The optimized structure (with B3LYP-D3 functional and the same basis set used for the simple coordination compounds) of the adducts between Cu(II) and pentapeptide is represented in Figure 3. As it is possible to observe, the coordination consists of four nitrogen donors with His3 nitrogen which closes the last chelate ring; the structure approaches the square planar geometry and the distances Cu–NH2, Cu–N, Cu–N, Cu–N(His3) are 2.085, 1.944, 1.943, and 2.005 Å, respectively. Experimental and calculated spin Hamiltonian parameters are reported in Table 4; the value of g z calcd is comparable to g z exp tl with a deviation of −1.7%, while that of A z calcd is almost perfect (PD of −1.1%).
The EPR spectrum generated through WinEPR SimFonia software [90] with the calculated parameters is compared with the experimental one in Figure 4; it is worth noting the good agreement except for the shift toward high fields of the center of the spectrum determined by the value of g z calcd (2.135) smaller than g z exp tl (2.173). If the spectrum is generated using the experimental gz (trace c of Figure 4), the agreement is excellent.
Prion proteins (PrPc) are normal cellular proteins involved in various diseases known as transmissible spongiform encephalopathies which include Creutzfeldt–Jakob disease in humans, bovine spongiform encephalopathy in cattle, and scrapie in sheep and goats [91,92]. In these pathologies, prion protein undergoes a misfolding in the C-terminal region (128–231) to scrapie form (PrPSc) in a process in which the α-helical folded of PrPc becomes a β-sheet forming aggregates [93]. One of the most interesting properties of PrPc is its capability to bind copper [94,95]; in particular, four Cu ions are bound in the “octarepeat” region (60–91) [96,97], and two additional ions in the region 92–111 upon the interaction with His96 and His111 [98,99]. It has been proposed that the Cu binding in the non-octarepeat region is related to prion misfolding [100,101]. In particular, the regions 106–126 and 180–193 could be involved in this transformation [88,102].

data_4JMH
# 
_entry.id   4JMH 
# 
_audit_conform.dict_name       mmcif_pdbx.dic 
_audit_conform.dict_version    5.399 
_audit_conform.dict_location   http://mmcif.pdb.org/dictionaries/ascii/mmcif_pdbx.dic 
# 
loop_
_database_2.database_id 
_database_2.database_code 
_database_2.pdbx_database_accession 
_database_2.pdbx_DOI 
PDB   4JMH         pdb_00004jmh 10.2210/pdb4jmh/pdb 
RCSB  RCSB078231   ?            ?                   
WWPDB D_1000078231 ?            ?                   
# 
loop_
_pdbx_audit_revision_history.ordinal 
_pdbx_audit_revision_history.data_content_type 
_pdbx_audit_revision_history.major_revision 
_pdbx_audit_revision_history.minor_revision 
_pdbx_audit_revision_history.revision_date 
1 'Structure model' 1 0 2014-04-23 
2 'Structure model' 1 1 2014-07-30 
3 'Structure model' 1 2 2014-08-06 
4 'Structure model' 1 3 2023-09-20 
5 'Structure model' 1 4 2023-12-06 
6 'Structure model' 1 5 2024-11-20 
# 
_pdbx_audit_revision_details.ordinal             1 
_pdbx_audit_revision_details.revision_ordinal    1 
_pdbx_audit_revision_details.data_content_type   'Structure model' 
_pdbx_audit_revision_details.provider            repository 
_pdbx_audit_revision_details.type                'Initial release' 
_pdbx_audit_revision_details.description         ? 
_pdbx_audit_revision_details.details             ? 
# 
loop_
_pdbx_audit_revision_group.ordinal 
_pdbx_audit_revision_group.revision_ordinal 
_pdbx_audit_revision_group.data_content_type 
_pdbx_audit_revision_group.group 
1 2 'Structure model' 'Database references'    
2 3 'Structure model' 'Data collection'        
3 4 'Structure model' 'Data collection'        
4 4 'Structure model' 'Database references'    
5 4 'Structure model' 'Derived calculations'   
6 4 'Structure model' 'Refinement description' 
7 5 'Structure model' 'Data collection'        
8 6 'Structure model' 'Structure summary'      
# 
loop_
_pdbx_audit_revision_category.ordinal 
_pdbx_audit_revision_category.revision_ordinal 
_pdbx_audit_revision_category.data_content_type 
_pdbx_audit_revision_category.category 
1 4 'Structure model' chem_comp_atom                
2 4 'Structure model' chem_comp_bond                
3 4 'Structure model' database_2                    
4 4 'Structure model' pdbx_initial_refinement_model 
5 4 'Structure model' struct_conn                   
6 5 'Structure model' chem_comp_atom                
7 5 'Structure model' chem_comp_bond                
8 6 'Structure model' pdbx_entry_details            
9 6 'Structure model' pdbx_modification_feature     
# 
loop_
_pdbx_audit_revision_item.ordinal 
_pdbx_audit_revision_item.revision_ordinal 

Over the last ten years, DFT methods were applied to calculate g and A tensors for the octarepeat region with good results [103,104]. Here we applied the computational procedure validated to confirm the coordination mode of Cu(II) with fragments 106–126 and 180–193. In such regions, the residues His111 and His187 play a pivotal role and favor the copper binding [105]. In the region 106–126 Di Natale et al. [88] found two species at physiological pH: [Cu(H–1L)]+ with (Met109-S, N, N, His111-N) coordination, where N are the two deprotonated peptide groups of Lys110 and His111, and [Cu(H–2L)] with (N, N, N, His111-N) coordination, where the binding of deprotonated peptide groups of Met109, Lys110, and His111 adds to His111 imidazole nitrogen. We optimized the structure of the Ac–AsnMetLysHisMet–NHCH3 peptide (region 108–112), and subsequently, calculated g and A. The two structures optimized with the functional B3LYP-D3 are shown in Figure 5. The percent deviation of g z calcd and A z calcd from the experimental values is −2.9% and −8.7% for [Cu(H–1L)]+ and −2.5% and −1.9% for [Cu(H–2L)] (Table 4). The data are in line with the validation on the fourteen Cu(II) structures and confirm the attribution of Reference [88]. The large deviation of Az for [Cu(H–1L)]+ must be related to the Met-S binding (distance 2.541 Å), which causes a significant distortion of the equatorial plane of Cu(II) ion (θ = 31.2°).